(Partially recognized Western-Bulgarian autonomy, the Republic of Macedonia is marked in orange)
Bulgaria (Bulgarian: България, [bɤlɡˈariɤ]), officially the Republic of Bulgaria (Bulgarian: Република България, [rɛpˈubliˌkɤ bɤlɡˈariɤ]), is a country in Southeastern Europe. It borders the Black Sea to the east, Greece and Turkey to the south, Serbia and the Republic of Macedonia to the west, and Romania to the north, mostly along the Danube.
Bulgaria's civilized history dates back more than six millennia to a prehistoric time and place within the heart of its territory that marks the birth of Europe's and possibly the world's first literary culture. Though relatively small in terms of territory and population, Bulgaria's continuous historical wealth throughout prominent cyclical eras of growth, decline and medieval renaissance rivals that of the much larger and more populous countries of China, India and Egypt.
The modern Bulgarian state was first established in 681 AD creating the First Bulgarian Empire. After the Empire fell to the Byzantine Empire in 1018 the Second one took its place in 1185. The Second Bulgarian Empire established much of Bulgaria's heritage we know today. The empire was completely occupied by the Ottoman Empire in 1396 and fell in 1422. The current Bulgarian state declared independence in 1878 and was completely separated from The Ottoman Empire in 1908.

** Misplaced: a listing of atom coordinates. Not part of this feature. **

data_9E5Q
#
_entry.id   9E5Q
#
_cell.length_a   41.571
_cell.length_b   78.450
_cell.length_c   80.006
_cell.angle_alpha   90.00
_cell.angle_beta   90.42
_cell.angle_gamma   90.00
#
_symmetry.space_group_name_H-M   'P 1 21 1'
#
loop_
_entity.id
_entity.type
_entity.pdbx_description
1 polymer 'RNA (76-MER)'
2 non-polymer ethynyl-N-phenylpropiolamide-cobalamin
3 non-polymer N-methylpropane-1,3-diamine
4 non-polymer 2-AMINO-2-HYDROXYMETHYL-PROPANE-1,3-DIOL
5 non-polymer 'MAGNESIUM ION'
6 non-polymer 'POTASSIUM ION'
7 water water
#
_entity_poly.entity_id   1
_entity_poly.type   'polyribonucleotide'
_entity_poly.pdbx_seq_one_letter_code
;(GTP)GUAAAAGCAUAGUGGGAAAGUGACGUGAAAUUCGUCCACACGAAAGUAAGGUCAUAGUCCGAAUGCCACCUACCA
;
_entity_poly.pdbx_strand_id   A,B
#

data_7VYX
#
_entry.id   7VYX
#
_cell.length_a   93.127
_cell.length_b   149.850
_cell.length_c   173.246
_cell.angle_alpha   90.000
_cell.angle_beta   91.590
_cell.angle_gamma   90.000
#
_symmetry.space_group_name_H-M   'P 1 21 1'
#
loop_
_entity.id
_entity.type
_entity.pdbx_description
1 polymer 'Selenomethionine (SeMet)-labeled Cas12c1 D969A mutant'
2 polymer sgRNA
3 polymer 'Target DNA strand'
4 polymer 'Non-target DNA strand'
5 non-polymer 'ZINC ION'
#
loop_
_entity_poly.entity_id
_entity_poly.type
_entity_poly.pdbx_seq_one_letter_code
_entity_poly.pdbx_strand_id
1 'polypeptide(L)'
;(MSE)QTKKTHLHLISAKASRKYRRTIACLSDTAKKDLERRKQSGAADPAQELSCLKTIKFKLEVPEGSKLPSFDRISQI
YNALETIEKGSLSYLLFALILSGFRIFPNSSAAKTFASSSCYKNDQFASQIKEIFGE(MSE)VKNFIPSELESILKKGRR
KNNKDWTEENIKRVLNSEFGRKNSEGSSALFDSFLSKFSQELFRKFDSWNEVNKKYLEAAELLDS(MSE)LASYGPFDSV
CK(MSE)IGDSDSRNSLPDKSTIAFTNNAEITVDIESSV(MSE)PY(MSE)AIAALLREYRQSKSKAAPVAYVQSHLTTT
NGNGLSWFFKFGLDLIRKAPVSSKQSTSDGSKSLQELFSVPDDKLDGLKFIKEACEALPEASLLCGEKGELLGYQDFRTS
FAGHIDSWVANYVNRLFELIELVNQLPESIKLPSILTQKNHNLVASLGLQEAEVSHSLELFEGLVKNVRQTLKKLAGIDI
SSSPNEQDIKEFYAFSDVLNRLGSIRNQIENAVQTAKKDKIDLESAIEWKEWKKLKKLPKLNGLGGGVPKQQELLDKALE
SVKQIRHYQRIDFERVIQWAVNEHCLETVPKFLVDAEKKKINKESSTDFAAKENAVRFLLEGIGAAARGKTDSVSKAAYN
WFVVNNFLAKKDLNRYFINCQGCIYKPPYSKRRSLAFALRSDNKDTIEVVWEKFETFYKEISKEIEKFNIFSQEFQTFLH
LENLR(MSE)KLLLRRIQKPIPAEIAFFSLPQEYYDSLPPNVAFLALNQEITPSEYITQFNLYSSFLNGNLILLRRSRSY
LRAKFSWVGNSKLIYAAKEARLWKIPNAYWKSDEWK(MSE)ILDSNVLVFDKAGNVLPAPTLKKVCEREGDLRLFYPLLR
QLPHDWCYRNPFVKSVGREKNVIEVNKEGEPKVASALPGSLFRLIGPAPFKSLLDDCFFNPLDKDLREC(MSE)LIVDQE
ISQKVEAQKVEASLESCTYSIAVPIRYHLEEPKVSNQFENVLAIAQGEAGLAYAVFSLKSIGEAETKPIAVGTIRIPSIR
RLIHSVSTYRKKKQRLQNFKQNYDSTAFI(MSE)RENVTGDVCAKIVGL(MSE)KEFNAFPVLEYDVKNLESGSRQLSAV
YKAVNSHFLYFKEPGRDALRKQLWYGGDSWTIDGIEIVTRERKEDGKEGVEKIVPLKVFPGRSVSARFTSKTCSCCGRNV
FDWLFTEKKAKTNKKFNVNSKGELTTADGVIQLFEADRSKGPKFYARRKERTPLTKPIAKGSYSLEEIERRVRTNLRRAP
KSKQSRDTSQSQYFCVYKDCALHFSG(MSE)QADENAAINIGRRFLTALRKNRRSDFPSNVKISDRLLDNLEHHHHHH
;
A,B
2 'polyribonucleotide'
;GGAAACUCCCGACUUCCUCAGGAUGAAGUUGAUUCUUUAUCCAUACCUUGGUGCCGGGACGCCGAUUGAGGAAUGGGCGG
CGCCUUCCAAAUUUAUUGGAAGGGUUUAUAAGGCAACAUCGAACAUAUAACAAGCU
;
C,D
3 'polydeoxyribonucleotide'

Part of the Eastern Bloc after World War II, today Bulgaria is a democratic, unitary, parliamentary republic, a member of the European Union and NATO. The capital is Sofia, one of the oldest capital cities in Europe.
The village of Gyovren in the municipality of Devin, Bulgaria. The population of Gyovren is mainly ethnic Turks, as well as a few Romani families. Devin is a popular tourist attraction, with many hot springs and spa resorts.
The now defunct Gnostic social-religious movement and doctrine originated in the time of Peter I of Bulgaria (927–969) as a reaction against state and clerical oppression. In spite of all measures of repression, it remained strong and popular until the fall of Bulgaria in the end of the 14th century.
Bogomilism is the first significant Bulgarian "heresy" that came about in the first quarter of the 10th century in the area of today’s Plovdiv (Philippopolis). It was a natural outcome of many factors that had arisen till the beginning of 10th century. The forced Christianization of the Slavs and proto-Bulgarians by khan Boris I in 863 and the fact that the religion was practiced in Greek, which only the ‘elite’ knew, resulted in a very superficial level of understanding of the religion, if any understanding at all. Another very important factor was the social discontent of the peasantry.